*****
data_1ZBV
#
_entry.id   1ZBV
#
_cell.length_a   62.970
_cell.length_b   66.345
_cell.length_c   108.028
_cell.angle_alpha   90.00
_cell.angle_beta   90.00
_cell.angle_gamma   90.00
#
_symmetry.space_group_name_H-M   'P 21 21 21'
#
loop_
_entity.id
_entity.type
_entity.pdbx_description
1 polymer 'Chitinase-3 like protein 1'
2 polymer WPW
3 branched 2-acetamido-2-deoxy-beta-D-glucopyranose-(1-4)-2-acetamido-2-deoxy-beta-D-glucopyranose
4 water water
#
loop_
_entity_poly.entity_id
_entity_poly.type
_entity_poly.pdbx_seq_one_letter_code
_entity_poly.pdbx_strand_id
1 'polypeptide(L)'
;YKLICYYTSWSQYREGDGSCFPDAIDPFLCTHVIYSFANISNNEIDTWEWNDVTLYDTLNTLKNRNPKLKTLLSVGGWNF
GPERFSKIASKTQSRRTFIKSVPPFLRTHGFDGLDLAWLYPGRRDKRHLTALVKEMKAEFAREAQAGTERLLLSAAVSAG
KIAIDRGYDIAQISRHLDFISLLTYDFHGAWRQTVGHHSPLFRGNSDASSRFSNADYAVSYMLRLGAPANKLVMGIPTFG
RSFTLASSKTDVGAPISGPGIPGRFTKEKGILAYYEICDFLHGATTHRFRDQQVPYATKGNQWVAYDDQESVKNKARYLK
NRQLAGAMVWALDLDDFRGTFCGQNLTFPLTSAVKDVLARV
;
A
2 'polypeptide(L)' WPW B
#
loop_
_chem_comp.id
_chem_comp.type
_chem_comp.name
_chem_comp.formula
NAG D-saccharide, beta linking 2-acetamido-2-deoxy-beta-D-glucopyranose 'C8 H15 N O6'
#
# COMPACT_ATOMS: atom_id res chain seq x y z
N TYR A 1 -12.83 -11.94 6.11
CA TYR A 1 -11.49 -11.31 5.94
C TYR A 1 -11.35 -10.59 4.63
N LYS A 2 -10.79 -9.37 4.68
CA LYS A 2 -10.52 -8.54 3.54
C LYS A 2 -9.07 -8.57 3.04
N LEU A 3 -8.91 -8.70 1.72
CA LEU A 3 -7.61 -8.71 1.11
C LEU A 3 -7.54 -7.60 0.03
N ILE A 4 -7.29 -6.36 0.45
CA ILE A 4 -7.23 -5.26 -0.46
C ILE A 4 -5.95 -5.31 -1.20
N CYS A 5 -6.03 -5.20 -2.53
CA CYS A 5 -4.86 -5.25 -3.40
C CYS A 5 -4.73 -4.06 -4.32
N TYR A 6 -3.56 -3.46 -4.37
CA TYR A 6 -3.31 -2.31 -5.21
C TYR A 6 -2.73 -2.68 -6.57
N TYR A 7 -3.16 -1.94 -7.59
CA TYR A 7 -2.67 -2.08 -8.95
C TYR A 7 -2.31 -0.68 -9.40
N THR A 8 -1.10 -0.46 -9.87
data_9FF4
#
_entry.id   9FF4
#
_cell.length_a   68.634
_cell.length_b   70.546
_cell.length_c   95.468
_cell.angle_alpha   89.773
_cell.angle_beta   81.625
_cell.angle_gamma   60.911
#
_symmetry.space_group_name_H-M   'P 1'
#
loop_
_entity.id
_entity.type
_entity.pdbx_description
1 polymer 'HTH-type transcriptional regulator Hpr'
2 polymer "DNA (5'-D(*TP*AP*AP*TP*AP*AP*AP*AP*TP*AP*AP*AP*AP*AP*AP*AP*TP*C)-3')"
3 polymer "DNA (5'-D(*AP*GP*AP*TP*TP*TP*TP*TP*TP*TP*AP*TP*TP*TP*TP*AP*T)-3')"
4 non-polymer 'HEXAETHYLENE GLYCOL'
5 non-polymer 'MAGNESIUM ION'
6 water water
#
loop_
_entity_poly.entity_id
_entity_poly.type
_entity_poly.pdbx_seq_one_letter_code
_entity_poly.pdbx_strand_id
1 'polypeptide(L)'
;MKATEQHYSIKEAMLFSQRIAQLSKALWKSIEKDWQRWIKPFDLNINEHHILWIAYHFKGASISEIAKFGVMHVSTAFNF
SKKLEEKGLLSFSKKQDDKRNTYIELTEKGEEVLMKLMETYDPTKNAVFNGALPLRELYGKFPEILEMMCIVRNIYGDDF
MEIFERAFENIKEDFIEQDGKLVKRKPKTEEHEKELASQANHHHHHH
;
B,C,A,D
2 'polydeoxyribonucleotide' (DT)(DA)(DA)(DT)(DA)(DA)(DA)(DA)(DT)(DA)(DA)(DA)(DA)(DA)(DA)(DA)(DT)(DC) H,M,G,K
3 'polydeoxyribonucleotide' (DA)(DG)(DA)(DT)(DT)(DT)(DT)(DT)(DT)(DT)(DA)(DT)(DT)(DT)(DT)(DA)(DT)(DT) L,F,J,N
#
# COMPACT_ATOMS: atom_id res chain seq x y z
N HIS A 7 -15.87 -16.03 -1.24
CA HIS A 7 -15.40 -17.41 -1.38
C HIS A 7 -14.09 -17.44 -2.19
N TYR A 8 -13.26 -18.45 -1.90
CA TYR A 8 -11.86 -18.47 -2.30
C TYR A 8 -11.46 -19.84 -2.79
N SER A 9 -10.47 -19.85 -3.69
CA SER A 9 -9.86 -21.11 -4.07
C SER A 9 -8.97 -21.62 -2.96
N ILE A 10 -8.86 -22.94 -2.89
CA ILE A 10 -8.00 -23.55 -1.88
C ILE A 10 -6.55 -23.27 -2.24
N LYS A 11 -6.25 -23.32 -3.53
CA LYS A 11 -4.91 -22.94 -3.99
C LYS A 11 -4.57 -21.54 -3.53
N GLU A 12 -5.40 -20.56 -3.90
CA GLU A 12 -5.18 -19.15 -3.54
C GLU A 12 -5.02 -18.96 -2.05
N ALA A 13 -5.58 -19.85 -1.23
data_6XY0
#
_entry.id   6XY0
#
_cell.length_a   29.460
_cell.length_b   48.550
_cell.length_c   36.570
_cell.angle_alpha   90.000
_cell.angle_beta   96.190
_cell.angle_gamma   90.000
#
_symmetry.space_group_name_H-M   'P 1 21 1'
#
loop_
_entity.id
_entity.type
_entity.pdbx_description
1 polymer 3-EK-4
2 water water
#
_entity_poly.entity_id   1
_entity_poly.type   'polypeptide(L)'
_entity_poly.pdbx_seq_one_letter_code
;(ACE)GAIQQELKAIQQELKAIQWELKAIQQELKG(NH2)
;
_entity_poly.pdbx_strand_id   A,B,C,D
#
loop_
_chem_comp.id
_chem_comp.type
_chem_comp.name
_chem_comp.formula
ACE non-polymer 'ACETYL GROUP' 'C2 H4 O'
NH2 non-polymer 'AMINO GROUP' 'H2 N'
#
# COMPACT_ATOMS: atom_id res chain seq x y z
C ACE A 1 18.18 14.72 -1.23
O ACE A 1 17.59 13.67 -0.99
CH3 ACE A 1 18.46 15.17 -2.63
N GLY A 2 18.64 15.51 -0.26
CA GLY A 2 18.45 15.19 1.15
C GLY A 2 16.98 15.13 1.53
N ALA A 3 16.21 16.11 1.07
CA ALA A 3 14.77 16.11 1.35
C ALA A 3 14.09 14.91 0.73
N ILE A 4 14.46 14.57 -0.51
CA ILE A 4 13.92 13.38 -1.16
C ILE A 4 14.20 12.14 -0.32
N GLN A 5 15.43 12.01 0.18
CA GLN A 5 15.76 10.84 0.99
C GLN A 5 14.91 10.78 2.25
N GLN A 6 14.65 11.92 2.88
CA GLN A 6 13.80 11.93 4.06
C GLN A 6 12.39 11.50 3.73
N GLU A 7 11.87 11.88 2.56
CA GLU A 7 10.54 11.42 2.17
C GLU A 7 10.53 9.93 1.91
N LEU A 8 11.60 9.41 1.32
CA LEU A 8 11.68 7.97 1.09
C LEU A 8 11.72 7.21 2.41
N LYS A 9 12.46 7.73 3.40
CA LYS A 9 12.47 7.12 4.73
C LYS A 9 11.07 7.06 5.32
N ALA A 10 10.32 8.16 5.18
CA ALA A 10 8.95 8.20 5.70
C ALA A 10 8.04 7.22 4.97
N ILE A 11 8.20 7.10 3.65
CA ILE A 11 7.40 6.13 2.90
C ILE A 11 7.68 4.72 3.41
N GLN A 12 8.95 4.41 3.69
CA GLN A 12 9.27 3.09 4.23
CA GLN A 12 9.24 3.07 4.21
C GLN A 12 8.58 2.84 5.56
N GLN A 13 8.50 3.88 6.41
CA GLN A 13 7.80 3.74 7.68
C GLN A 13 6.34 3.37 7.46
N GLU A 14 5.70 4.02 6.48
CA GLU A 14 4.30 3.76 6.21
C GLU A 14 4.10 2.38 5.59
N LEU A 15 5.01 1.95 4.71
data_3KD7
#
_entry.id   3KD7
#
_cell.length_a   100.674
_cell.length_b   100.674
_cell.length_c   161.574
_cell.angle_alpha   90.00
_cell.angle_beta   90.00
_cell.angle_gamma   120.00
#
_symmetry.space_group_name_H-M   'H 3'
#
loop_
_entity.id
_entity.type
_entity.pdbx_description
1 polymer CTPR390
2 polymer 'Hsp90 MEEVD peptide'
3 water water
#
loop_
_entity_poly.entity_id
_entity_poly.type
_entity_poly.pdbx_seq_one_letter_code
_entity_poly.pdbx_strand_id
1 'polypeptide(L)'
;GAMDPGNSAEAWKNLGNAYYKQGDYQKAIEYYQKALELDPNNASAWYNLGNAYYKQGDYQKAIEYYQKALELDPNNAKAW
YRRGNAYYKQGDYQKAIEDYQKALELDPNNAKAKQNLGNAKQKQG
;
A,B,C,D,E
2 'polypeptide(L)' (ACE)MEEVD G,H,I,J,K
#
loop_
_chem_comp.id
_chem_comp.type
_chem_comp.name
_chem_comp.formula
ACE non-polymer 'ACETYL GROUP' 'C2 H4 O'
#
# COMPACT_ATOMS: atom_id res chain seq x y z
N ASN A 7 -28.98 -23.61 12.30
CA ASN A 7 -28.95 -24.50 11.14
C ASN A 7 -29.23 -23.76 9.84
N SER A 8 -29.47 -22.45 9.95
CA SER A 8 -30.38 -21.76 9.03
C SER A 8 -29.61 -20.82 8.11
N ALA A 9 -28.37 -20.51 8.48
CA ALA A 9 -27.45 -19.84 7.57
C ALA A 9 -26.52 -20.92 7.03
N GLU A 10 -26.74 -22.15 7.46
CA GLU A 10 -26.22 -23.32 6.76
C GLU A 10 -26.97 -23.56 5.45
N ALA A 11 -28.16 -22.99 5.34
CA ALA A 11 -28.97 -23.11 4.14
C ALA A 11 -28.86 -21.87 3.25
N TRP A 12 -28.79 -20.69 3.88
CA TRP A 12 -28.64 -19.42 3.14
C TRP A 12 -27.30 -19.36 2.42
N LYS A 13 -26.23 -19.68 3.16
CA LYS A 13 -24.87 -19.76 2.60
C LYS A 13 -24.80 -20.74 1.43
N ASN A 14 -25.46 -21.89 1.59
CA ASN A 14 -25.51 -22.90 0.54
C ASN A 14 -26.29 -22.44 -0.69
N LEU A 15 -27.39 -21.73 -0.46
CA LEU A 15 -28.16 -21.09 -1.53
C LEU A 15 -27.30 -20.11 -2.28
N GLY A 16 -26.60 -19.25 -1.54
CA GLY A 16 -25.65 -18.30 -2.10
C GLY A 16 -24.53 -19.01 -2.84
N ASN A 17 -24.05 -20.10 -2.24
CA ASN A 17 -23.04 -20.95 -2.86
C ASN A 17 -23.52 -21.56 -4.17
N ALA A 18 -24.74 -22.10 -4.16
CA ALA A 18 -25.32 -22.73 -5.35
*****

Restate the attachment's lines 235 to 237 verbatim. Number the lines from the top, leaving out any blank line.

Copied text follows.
;
A,B,C,D,E
2 'polypeptide(L)' (ACE)MEEVD G,H,I,J,K